OPINION | India Inc Gets Partial Stimulus as Govt Stays With Fiscal Discipline
Not only did Nirmala Sitharaman’s first Budget fail to enthuse India Inc, it also spooked the stock markets as one of her proposals was aimed at taxing the rich more.
Illustration by Mir Suhail/News18.com
India’s economy has been faltering, with GDP growth coming in below the 7% mark for 2018-19 and continued growth concerns in the June quarter. So when the Economic Survey, tabled in Parliament on Thursday, laid particular stress on India needing more and more private investment to boost economic growth, India Inc began to hope for a fiscal stimulus in the Union Budget.
They were hoping for a package of incentives from the government which would encourage further capex. By agreeing to three consecutive and unprecedented rate cuts, the Reserve Bank of India has already provided a monetary stimulus to boost economic activity.
It is the corporate sector which brings in the lion’s share of capex in India at more than 80% and a faltering economy had affected their capex. And there have been multiple suggestions from economists that instead of obsessing about keeping the fiscal deficit target of 3.4% of GDP, the government could, at least for a short term, hike spending through a stimulus package.
So when finance minister Nirmala Sithraman started her Budget speech on Friday morning and indicated that she would propose a host of initiatives for kickstarting investments, India Inc’s hopes were raised.
“All of India’s private sector industries — small, medium or large — have played a substantial role in growing our economy. I recall the words of an eminent industry leader, who said that his company’s growth has always aligned itself with India’s growth, before and post-Independence. So if before Independence, India Inc understood ‘Swadeshi’, today they understand ‘Make in India’. We do not look down upon legitimate profit-earning,” the FM said.
“Gone are the days of policy paralysis and licence quota control regimes. India Inc are India’s job-creators. They are the nation’s wealth creators. Together, with mutual trust, we can gain, catalyse fast and attain sustained national growth. I wish to propose a number of initiatives as part of a framework for kick-starting the virtuous cycle of domestic and foreign investments,” the FM said.
But what Sitharaman finally proposed is not all that stimulating for India Inc. She has managed to lower the fiscal deficit target to 3.3% of GDP for 2019-20 but seems to have left a lot to the success of what the government calls ‘Public Private Partnership’ mode of investing in infrastructure projects. There is no direct investment boost for infrastructure or other areas needing such a push.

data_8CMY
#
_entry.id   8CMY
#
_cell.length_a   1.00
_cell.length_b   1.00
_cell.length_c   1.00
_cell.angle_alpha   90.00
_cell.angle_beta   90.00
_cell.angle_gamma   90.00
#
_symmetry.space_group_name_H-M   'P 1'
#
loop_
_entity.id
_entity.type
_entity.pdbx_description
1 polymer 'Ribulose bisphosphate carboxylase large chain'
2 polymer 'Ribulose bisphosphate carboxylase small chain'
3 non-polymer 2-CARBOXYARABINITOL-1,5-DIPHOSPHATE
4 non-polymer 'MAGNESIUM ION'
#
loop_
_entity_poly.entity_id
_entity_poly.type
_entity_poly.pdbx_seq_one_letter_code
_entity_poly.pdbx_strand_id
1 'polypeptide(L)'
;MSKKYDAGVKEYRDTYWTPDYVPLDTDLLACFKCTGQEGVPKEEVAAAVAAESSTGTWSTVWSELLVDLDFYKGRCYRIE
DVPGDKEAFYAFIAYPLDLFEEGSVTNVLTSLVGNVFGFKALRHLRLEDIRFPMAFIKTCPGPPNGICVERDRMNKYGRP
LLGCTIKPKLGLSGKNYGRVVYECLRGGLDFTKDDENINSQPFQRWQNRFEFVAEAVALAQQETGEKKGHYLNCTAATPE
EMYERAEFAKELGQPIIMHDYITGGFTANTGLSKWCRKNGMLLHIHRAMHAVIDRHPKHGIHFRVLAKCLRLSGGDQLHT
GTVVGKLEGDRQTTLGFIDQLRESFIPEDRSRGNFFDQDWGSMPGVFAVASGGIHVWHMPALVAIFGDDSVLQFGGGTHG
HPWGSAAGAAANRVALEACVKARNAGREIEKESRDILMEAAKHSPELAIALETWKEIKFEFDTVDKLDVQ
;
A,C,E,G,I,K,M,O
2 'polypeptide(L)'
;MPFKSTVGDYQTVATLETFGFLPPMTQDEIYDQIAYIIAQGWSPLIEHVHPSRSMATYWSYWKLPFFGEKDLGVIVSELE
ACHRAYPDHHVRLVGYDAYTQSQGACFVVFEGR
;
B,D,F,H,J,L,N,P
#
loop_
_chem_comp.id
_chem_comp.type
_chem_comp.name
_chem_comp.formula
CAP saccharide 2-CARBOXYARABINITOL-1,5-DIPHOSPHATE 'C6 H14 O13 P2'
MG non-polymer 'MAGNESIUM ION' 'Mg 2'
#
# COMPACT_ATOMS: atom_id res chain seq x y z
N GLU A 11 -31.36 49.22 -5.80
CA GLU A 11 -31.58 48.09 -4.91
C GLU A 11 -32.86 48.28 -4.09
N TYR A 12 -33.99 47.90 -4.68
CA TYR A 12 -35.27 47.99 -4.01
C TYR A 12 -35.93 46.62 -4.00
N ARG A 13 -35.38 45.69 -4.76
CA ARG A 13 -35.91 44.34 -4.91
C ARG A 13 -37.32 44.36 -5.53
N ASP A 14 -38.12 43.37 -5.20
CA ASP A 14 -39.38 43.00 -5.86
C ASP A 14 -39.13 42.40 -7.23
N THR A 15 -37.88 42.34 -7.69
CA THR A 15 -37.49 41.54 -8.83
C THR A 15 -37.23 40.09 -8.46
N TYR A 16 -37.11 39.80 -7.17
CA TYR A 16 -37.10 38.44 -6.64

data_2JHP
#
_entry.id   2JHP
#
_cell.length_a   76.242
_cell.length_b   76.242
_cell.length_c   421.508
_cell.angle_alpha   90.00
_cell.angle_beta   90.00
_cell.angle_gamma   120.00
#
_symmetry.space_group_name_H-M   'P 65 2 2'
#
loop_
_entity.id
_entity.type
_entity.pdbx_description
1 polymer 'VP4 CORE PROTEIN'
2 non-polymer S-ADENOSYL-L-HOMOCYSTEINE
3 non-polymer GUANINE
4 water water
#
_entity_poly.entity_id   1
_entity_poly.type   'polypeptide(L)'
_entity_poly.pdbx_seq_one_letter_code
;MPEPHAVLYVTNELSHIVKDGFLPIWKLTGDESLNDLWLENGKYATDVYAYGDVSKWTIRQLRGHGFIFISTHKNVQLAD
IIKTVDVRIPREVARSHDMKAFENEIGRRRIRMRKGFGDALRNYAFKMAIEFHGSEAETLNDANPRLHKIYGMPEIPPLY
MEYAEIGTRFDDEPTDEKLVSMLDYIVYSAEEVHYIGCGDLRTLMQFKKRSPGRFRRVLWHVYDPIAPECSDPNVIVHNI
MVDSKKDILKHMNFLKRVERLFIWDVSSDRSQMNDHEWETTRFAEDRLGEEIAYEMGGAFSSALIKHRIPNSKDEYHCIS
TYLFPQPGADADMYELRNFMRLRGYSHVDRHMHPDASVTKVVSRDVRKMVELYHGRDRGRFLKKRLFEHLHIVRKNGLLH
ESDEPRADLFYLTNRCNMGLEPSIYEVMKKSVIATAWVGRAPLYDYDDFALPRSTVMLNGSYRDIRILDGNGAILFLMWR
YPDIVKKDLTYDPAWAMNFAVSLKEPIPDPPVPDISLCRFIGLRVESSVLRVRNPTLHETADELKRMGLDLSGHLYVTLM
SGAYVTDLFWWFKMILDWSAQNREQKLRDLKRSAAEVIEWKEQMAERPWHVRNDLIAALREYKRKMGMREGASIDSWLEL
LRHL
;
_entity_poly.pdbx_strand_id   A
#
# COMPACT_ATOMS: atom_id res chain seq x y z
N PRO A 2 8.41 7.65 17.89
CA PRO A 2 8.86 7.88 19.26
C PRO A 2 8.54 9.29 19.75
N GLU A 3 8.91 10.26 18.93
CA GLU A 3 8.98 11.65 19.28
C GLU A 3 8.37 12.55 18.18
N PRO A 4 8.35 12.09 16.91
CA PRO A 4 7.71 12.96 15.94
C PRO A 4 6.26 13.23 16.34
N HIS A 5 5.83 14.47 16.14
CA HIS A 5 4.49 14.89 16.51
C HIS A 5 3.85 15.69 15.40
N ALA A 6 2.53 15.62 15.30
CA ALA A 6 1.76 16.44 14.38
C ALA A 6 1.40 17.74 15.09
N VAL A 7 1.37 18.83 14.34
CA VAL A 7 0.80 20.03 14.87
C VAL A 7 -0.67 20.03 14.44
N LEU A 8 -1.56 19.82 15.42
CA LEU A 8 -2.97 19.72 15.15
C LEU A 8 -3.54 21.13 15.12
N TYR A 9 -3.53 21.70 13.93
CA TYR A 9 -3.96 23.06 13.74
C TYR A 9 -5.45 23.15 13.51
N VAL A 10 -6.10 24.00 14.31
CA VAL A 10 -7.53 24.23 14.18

The two incentives which should cheer India Inc are these:
1) The lower 25% corporate tax rate is now applicable to companies with a turnover of up to Rs 400 crore. This will cover a majority 99.3% of Indian corporates.
2) A scheme to invite global companies through competitive bidding to set up mega-manufacturing plants in sunrise and advanced technology areas should help boost overall investment climate.
And what’s disconcerting is this: Chief Economic Adviser at Ernst and Young, DK Srivastava, pointed out that there is little in the Budget which offers a direct fiscal stimulus, at least not of the kind industry was expecting. “In the Budget, there is heavy reliance on off-budget borrowings and PPP in infrastructure sector, particularly for roads and railways. Any fiscal stimulus then becomes contingent in PPPs succeeding and off-budget borrowings through Public Sector Enterprises and Special Purpose Vehicles.”
As per the BJP manifesto, which was released just before Lok Sabha polls, the second-term NDA government had promised Rs 100 lakh crore investment in infrastructure, which means pouring mega bucks into creation of roads, railway infrastructure, ports and airports in the next five years. But where is so much money going to come from?
Sitharaman said in her speech that Rs 50 lakh crore has been envisaged as investments in Railways infrastructure in the next 11 years and that a bulk of this money would come from PPPs.
“It is estimated that railway infrastructure would need an investment of Rs 50 lakh crore between 2018 and 2030. Given that the capital expenditure outlays of Railways are around 1.5 to 1.6 lakh crore per annum, completing even all sanctioned projects would take decades. It is, therefore, proposed to use PPP to unleash faster development and completion of tracks, rolling stock manufacturing and delivery of passenger freight services,” the FM said.
Essentially, what she has indicated is this: mega investment in roads, rail and other infra will happen, but through PPP modes or by companies raising necessary debt.
The government just doesn’t have the fiscal space to put in its share of investments. Srivastava of Ernst and Young pointed out that the Centre has very little room for providing a fiscal stimulus, since tax revenues have not been showing necessary buoyancy and fiscal deficit is coming at almost 3%.
“State governments can be co-opted by Centre for investing in infrastructure sector as their combined fiscal deficit below 3%. The Centre is also relying on Central Public Sector Enterprises (CPSEs) to come forward and invest in infrastructure programmes through borrowings. This will basically constitute off budget financing.”
Not only did Sitharaman’s first Budget fail to enthuse India Inc, it also spooked the stock markets as one of her proposals was aimed at taxing the rich more. She has proposed additional levies on people earning more than Rs 2 crore annually and this added to the woes of the stock markets.
(The author is a senior journalist. Views are personal)
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